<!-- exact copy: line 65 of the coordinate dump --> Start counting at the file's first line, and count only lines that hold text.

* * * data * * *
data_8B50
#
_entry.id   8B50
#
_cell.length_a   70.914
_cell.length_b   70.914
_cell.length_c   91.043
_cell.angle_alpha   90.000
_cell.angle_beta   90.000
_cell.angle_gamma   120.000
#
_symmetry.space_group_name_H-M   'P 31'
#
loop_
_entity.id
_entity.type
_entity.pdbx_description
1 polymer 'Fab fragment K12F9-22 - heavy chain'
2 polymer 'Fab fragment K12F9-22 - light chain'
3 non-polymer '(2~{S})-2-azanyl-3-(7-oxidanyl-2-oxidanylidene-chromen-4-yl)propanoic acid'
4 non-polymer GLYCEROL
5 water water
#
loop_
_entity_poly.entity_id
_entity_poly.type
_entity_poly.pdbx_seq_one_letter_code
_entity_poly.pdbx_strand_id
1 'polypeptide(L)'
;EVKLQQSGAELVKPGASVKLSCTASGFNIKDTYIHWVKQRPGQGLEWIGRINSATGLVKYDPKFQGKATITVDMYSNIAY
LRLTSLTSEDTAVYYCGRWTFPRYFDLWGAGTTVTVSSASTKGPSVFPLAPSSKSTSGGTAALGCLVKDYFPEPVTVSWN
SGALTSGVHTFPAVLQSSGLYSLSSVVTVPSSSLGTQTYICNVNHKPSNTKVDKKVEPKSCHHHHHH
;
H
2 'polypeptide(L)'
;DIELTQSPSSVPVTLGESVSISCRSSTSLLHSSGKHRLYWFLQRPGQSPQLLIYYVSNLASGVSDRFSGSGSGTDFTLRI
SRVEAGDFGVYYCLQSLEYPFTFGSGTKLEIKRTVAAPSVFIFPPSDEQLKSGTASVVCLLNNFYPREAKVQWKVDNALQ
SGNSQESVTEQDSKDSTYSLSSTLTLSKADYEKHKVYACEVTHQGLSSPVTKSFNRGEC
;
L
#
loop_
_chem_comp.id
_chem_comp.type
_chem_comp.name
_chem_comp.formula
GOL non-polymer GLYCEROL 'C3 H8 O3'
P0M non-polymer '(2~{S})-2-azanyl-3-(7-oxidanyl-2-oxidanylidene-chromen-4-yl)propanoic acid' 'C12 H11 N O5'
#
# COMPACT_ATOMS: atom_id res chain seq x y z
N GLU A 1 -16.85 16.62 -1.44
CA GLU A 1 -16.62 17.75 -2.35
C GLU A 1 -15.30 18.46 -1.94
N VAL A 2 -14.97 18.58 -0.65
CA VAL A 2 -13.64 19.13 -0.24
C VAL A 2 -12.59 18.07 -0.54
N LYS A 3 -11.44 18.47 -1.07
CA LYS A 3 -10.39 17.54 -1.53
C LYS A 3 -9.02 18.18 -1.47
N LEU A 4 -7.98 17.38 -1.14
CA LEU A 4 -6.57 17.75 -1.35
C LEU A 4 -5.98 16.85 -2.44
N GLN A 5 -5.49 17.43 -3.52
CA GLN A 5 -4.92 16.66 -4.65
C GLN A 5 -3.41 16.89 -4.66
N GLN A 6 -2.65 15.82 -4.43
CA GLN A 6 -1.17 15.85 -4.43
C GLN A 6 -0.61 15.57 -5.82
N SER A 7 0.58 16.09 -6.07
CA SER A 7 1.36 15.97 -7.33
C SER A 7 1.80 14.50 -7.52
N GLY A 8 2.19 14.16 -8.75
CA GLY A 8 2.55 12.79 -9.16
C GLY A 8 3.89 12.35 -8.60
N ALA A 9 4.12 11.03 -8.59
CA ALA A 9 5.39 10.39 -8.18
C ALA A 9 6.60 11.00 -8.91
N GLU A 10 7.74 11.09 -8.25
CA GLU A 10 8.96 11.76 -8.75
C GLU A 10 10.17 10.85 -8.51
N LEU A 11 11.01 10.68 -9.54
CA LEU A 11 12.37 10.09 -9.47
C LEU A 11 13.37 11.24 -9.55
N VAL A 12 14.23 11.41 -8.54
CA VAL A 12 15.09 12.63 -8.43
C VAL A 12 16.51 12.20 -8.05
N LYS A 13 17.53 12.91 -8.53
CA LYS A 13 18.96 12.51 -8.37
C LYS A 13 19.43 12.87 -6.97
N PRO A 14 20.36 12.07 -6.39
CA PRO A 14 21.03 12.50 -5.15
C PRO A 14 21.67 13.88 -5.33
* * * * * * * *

C GLN A 5 -3.41 16.89 -4.66